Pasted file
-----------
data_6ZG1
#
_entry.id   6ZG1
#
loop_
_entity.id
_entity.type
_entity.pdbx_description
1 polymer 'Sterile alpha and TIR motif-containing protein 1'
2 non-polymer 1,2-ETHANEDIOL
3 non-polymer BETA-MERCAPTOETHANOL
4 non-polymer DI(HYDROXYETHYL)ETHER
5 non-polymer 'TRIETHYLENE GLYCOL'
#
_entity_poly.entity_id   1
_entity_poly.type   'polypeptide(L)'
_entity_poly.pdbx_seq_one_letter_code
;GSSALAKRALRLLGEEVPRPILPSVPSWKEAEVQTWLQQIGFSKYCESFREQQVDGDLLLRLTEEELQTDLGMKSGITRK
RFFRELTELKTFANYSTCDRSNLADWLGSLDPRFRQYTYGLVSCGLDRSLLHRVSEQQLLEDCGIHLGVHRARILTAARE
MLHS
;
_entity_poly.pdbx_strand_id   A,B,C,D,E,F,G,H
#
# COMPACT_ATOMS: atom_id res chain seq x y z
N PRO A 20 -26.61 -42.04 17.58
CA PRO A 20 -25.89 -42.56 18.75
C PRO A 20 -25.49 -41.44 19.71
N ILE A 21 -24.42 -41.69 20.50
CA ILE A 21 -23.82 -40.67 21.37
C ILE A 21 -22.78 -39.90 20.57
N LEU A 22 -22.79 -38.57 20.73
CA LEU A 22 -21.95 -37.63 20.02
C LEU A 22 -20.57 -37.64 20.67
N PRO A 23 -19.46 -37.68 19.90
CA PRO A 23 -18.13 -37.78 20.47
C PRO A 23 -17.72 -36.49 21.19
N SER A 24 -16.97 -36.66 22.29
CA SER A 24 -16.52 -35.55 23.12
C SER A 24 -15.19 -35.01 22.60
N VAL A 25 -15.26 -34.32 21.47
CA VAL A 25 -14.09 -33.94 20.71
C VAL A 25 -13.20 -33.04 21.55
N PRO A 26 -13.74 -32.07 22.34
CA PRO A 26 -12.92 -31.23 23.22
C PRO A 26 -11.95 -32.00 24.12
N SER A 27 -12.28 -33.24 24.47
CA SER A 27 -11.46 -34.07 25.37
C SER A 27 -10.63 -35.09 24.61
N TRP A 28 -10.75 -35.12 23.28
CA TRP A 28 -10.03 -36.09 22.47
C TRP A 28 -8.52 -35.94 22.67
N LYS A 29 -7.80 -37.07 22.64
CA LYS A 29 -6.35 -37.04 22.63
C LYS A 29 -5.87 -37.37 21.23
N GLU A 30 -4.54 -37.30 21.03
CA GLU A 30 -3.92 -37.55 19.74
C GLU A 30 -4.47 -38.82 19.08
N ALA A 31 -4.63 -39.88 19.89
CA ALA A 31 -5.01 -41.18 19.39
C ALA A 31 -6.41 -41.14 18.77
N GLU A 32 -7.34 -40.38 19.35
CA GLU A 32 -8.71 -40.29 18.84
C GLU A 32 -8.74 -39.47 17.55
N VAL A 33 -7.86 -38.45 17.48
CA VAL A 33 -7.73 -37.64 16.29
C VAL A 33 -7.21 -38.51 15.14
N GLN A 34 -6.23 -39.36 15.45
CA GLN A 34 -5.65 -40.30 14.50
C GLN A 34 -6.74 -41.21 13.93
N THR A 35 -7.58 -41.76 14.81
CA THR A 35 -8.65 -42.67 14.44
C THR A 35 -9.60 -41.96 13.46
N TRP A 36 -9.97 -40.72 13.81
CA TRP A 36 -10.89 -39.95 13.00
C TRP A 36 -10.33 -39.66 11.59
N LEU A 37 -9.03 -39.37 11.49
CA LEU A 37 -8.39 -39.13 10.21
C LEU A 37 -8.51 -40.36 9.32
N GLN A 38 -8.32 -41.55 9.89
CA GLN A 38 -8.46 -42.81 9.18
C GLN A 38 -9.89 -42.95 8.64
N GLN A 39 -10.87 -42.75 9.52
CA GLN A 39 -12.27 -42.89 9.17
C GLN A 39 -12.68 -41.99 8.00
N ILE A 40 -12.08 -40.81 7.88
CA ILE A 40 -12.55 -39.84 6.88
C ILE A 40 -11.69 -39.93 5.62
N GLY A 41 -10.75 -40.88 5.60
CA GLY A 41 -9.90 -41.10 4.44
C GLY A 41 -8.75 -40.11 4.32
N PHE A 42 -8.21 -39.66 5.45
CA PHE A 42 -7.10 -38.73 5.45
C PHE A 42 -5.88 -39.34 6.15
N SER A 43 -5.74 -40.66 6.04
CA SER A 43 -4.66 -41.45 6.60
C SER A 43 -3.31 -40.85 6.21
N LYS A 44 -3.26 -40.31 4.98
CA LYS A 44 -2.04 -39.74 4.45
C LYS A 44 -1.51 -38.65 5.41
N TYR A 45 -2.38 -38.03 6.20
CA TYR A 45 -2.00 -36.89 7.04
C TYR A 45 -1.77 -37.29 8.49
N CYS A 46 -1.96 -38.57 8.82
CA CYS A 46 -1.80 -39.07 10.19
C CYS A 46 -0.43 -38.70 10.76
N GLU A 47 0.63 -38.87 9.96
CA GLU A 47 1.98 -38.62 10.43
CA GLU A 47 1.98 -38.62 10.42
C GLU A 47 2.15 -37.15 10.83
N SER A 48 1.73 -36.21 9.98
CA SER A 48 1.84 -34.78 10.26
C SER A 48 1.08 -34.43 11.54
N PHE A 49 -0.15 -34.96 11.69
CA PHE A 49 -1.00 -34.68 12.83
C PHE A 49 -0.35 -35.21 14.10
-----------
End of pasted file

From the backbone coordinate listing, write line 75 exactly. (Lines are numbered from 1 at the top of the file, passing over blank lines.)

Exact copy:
C TRP A 36 -10.33 -39.66 11.59